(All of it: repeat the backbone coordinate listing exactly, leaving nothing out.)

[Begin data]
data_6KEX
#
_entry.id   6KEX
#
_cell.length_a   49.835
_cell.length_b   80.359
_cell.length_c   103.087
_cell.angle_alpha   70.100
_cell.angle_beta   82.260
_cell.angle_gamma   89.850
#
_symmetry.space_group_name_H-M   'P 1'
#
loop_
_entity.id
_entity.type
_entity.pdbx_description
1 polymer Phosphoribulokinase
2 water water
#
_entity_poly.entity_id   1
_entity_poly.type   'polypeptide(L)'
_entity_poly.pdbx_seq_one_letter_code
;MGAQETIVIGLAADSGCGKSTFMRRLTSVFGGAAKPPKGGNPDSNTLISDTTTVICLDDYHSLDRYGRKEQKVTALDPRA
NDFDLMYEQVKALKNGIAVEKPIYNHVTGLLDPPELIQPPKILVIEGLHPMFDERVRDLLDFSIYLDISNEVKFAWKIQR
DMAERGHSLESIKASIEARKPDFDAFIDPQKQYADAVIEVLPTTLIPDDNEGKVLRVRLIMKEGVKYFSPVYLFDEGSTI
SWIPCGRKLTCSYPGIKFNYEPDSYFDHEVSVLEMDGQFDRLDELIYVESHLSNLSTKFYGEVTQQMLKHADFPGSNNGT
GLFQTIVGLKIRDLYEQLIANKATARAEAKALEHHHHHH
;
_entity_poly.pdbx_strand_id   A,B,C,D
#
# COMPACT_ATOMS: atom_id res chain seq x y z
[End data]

data_6KEX
#
_entry.id   6KEX
#
_cell.length_a   49.835
_cell.length_b   80.359
_cell.length_c   103.087
_cell.angle_alpha   70.100
_cell.angle_beta   82.260
_cell.angle_gamma   89.850
#
_symmetry.space_group_name_H-M   'P 1'
#
loop_
_entity.id
_entity.type
_entity.pdbx_description
1 polymer Phosphoribulokinase
2 water water
#
_entity_poly.entity_id   1
_entity_poly.type   'polypeptide(L)'
_entity_poly.pdbx_seq_one_letter_code
;MGAQETIVIGLAADSGCGKSTFMRRLTSVFGGAAKPPKGGNPDSNTLISDTTTVICLDDYHSLDRYGRKEQKVTALDPRA
NDFDLMYEQVKALKNGIAVEKPIYNHVTGLLDPPELIQPPKILVIEGLHPMFDERVRDLLDFSIYLDISNEVKFAWKIQR
DMAERGHSLESIKASIEARKPDFDAFIDPQKQYADAVIEVLPTTLIPDDNEGKVLRVRLIMKEGVKYFSPVYLFDEGSTI
SWIPCGRKLTCSYPGIKFNYEPDSYFDHEVSVLEMDGQFDRLDELIYVESHLSNLSTKFYGEVTQQMLKHADFPGSNNGT
GLFQTIVGLKIRDLYEQLIANKATARAEAKALEHHHHHH
;
_entity_poly.pdbx_strand_id   A,B,C,D
#
# COMPACT_ATOMS: atom_id res chain seq x y z